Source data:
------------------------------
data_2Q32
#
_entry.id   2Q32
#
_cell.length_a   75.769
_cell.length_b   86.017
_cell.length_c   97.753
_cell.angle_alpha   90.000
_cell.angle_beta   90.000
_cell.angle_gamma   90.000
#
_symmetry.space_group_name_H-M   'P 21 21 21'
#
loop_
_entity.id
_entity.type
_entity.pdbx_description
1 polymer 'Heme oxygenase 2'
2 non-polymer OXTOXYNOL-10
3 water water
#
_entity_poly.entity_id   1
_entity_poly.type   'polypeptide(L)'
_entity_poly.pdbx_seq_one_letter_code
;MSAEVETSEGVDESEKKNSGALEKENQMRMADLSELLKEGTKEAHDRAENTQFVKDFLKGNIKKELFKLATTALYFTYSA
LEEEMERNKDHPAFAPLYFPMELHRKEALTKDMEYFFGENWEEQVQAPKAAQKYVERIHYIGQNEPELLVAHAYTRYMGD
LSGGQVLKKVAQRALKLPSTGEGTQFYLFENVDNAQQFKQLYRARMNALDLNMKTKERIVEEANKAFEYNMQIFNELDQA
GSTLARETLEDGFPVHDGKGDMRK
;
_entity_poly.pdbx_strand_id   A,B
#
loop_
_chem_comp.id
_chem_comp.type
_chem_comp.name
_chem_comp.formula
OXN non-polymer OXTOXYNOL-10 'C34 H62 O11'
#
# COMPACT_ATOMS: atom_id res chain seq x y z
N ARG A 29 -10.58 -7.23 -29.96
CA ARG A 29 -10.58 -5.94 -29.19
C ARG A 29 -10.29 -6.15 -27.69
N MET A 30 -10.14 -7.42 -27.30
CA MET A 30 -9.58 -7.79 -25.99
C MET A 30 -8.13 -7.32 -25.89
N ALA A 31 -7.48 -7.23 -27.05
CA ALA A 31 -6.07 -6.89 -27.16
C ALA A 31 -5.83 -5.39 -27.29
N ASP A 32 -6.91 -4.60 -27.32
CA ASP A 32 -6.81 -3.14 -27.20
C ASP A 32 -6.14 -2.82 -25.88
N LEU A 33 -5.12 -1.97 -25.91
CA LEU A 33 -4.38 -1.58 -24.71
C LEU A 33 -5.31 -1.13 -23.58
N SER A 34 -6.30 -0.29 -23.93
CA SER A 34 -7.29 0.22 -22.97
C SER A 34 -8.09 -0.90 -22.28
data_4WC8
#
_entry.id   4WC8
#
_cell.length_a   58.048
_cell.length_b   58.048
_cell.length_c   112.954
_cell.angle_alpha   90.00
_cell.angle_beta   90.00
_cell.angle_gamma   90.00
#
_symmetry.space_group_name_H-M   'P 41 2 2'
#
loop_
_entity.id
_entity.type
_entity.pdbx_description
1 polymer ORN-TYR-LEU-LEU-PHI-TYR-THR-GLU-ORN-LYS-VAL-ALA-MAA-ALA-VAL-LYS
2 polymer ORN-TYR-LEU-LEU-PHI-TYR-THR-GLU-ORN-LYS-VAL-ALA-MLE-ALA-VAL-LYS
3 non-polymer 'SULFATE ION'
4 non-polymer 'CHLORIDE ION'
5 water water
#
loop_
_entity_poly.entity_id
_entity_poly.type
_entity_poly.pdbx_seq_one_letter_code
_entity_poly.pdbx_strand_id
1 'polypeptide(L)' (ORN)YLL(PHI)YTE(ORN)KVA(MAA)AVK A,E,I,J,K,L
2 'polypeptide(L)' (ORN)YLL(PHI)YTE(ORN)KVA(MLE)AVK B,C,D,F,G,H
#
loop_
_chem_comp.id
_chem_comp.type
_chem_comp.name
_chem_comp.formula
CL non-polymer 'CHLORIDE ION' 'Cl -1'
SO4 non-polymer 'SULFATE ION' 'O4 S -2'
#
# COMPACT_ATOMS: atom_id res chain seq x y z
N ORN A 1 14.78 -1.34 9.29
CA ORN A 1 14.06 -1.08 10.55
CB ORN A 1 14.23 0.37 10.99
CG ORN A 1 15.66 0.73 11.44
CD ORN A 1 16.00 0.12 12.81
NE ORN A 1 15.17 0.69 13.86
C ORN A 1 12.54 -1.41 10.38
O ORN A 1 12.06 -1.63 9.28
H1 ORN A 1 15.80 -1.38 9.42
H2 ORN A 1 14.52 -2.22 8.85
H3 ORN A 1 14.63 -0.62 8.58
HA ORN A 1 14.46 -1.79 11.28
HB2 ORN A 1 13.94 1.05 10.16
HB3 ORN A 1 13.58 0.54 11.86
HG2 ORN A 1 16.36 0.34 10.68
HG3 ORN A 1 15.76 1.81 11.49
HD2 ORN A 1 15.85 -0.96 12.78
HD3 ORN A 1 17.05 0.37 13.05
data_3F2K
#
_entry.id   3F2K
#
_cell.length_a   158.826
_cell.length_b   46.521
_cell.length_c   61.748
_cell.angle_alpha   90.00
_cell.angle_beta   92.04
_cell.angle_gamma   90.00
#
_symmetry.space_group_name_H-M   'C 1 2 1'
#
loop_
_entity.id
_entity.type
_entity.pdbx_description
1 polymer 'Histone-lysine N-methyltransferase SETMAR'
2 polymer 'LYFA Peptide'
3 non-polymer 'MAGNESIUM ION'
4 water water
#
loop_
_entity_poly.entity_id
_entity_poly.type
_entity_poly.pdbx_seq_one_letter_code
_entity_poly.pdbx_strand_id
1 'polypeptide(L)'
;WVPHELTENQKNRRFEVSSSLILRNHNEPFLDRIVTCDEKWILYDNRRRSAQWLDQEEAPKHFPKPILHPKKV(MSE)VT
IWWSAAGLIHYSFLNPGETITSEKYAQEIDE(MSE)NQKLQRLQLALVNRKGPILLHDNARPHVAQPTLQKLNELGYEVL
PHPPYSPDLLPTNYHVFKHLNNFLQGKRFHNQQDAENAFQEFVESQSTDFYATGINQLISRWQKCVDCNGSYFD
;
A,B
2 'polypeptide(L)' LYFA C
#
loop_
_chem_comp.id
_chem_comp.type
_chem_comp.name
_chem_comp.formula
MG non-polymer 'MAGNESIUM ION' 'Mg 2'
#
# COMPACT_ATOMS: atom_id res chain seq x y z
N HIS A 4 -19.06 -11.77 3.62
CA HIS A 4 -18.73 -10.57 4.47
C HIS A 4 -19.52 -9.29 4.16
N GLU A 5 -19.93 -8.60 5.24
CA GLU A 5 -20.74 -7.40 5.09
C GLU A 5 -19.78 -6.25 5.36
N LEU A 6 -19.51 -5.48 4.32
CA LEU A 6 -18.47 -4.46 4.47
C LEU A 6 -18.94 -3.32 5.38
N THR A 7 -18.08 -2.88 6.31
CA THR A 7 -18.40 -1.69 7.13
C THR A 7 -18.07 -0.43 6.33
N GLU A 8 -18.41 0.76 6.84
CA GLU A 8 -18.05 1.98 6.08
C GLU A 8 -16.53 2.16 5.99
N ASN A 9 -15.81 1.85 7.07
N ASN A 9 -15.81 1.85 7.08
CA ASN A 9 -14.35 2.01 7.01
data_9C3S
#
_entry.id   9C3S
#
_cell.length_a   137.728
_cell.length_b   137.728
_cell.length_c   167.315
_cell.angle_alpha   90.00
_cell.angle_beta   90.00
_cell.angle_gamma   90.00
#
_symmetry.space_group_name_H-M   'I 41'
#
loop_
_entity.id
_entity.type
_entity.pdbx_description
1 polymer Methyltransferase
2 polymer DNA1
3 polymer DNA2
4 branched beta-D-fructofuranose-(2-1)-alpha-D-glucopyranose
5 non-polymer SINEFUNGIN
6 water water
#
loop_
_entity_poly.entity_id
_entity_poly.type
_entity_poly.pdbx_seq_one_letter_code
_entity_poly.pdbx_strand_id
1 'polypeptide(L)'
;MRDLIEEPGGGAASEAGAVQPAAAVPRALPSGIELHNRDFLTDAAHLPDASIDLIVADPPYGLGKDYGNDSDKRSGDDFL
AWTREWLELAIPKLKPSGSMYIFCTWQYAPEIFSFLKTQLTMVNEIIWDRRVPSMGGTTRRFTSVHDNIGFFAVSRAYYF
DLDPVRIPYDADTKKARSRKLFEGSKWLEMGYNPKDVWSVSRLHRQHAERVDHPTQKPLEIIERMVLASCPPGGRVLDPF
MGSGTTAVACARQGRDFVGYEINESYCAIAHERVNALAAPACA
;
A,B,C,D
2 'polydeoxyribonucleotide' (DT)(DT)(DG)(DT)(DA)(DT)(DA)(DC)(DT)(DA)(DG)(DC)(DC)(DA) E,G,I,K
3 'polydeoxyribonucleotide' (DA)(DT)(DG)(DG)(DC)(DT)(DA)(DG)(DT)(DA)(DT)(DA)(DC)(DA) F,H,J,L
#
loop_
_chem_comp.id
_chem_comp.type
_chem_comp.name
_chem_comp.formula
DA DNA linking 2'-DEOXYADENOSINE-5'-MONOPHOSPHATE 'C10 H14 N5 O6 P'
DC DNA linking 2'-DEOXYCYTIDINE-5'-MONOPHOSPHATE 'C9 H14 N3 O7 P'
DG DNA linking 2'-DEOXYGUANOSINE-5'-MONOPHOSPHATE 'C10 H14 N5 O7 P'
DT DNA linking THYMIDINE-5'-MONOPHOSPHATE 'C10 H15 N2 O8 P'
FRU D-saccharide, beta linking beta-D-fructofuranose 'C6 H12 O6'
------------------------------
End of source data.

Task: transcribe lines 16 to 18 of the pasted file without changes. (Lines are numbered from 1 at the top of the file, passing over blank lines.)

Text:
_entity.type
_entity.pdbx_description
1 polymer 'Heme oxygenase 2'